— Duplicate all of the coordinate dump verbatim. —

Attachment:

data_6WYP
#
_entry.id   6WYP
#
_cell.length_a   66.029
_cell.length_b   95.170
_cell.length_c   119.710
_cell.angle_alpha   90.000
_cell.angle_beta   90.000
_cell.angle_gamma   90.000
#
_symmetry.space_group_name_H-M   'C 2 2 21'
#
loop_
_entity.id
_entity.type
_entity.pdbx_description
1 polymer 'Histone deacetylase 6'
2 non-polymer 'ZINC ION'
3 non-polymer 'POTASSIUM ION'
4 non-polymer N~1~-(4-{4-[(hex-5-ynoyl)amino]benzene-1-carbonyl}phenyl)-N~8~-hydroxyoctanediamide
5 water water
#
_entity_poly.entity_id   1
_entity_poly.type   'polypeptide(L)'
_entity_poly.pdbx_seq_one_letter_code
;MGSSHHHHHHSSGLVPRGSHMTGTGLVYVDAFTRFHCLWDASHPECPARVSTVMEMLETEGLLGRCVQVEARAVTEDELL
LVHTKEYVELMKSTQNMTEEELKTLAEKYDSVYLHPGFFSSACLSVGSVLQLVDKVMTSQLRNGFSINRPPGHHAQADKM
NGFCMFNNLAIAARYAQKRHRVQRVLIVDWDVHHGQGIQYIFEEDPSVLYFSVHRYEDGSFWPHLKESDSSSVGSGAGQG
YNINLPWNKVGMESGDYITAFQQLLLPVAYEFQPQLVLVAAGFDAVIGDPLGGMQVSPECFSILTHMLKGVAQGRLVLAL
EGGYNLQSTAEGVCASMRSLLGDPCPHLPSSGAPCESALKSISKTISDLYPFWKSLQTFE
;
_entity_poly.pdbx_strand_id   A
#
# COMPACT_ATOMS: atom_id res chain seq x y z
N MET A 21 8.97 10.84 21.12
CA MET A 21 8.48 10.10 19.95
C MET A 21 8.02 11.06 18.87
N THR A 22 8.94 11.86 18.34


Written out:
data_6WYP
#
_entry.id   6WYP
#
_cell.length_a   66.029
_cell.length_b   95.170
_cell.length_c   119.710
_cell.angle_alpha   90.000
_cell.angle_beta   90.000
_cell.angle_gamma   90.000
#
_symmetry.space_group_name_H-M   'C 2 2 21'
#
loop_
_entity.id
_entity.type
_entity.pdbx_description
1 polymer 'Histone deacetylase 6'
2 non-polymer 'ZINC ION'
3 non-polymer 'POTASSIUM ION'
4 non-polymer N~1~-(4-{4-[(hex-5-ynoyl)amino]benzene-1-carbonyl}phenyl)-N~8~-hydroxyoctanediamide
5 water water
#
_entity_poly.entity_id   1
_entity_poly.type   'polypeptide(L)'
_entity_poly.pdbx_seq_one_letter_code
;MGSSHHHHHHSSGLVPRGSHMTGTGLVYVDAFTRFHCLWDASHPECPARVSTVMEMLETEGLLGRCVQVEARAVTEDELL
LVHTKEYVELMKSTQNMTEEELKTLAEKYDSVYLHPGFFSSACLSVGSVLQLVDKVMTSQLRNGFSINRPPGHHAQADKM
NGFCMFNNLAIAARYAQKRHRVQRVLIVDWDVHHGQGIQYIFEEDPSVLYFSVHRYEDGSFWPHLKESDSSSVGSGAGQG
YNINLPWNKVGMESGDYITAFQQLLLPVAYEFQPQLVLVAAGFDAVIGDPLGGMQVSPECFSILTHMLKGVAQGRLVLAL
EGGYNLQSTAEGVCASMRSLLGDPCPHLPSSGAPCESALKSISKTISDLYPFWKSLQTFE
;
_entity_poly.pdbx_strand_id   A
#
# COMPACT_ATOMS: atom_id res chain seq x y z
N MET A 21 8.97 10.84 21.12
CA MET A 21 8.48 10.10 19.95
C MET A 21 8.02 11.06 18.87
N THR A 22 8.94 11.86 18.34